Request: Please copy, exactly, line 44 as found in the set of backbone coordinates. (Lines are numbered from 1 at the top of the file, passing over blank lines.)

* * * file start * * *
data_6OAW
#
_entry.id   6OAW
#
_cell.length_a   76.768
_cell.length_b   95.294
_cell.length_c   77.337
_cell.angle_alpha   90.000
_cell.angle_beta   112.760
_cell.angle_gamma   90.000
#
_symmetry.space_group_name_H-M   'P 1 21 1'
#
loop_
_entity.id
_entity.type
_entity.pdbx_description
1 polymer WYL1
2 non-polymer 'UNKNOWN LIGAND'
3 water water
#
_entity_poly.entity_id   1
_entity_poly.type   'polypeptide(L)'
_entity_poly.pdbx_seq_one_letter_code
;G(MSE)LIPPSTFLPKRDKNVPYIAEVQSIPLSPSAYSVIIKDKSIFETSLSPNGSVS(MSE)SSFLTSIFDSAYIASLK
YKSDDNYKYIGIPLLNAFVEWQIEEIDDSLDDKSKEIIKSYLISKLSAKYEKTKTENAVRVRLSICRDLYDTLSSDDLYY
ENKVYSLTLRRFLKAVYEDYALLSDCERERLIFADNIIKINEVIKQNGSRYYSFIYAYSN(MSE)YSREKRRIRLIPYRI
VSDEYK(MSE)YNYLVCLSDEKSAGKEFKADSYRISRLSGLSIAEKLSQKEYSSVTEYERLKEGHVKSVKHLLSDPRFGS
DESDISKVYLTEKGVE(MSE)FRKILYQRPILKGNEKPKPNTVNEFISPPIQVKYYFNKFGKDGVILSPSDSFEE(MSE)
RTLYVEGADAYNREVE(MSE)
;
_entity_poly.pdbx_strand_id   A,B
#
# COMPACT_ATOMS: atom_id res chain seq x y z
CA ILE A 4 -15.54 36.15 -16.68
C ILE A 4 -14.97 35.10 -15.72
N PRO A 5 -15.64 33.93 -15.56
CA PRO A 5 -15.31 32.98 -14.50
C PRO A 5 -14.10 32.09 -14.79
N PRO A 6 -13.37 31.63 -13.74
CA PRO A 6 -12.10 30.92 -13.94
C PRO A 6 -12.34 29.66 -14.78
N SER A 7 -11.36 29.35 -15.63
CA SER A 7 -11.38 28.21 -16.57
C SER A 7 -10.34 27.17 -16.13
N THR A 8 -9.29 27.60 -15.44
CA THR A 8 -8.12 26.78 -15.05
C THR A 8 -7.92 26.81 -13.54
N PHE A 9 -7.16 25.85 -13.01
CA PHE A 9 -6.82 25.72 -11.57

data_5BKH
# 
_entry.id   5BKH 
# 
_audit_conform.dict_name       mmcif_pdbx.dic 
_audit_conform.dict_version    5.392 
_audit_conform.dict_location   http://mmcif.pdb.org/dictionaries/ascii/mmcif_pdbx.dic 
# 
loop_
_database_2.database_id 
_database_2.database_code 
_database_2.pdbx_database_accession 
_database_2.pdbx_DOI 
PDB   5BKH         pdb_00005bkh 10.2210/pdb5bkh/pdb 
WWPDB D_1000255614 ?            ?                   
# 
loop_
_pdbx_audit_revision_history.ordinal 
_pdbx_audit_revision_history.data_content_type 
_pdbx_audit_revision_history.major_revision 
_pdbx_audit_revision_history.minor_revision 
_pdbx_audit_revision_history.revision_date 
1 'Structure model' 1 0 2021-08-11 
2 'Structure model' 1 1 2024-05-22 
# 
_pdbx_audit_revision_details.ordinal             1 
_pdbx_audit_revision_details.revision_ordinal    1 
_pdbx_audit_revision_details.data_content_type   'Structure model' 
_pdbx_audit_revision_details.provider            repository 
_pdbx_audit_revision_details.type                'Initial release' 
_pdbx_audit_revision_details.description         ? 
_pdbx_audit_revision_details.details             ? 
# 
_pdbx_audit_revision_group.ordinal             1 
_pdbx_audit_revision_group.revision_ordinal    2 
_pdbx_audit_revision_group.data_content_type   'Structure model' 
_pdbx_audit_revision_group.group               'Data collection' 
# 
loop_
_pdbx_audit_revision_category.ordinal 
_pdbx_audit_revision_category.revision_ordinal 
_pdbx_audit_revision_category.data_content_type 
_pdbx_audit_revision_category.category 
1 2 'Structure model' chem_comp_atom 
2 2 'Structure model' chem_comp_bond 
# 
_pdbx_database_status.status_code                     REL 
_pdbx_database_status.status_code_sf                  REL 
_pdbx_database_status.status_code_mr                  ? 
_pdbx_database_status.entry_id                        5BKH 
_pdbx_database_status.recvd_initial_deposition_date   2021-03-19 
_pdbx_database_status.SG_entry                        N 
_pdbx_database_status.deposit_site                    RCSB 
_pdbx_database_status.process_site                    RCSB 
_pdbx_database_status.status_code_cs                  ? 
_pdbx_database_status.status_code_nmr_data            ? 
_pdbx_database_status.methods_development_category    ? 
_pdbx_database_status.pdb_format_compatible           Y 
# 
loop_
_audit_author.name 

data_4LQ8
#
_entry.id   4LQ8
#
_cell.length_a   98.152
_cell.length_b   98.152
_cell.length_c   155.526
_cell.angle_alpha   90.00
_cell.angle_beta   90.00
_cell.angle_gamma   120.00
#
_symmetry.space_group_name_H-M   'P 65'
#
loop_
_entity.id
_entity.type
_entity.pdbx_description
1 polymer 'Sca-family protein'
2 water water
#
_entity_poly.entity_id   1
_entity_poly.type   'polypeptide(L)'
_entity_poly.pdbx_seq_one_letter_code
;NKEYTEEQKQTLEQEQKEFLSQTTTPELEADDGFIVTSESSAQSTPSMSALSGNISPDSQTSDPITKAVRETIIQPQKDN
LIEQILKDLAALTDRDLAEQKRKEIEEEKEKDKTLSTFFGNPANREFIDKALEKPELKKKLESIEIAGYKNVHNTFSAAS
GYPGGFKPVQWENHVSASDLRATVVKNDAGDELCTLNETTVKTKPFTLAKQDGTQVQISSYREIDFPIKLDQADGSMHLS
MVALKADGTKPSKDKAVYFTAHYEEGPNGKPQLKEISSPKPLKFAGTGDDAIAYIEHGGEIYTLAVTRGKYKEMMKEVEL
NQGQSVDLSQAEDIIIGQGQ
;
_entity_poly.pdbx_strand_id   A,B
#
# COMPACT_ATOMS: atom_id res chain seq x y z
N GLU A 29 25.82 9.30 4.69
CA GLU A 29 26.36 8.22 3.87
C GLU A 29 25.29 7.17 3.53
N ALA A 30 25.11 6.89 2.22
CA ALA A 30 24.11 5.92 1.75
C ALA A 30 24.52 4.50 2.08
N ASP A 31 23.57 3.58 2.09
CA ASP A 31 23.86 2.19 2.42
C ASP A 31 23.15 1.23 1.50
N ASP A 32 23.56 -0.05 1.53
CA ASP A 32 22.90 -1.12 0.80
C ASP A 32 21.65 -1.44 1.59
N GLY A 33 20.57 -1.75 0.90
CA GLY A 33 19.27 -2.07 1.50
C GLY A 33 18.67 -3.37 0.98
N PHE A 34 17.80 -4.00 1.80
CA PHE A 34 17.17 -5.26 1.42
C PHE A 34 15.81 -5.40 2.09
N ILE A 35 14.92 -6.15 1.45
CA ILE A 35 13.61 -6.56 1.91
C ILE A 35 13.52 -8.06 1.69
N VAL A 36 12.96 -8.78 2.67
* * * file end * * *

CA SER A 7 -11.38 28.21 -16.57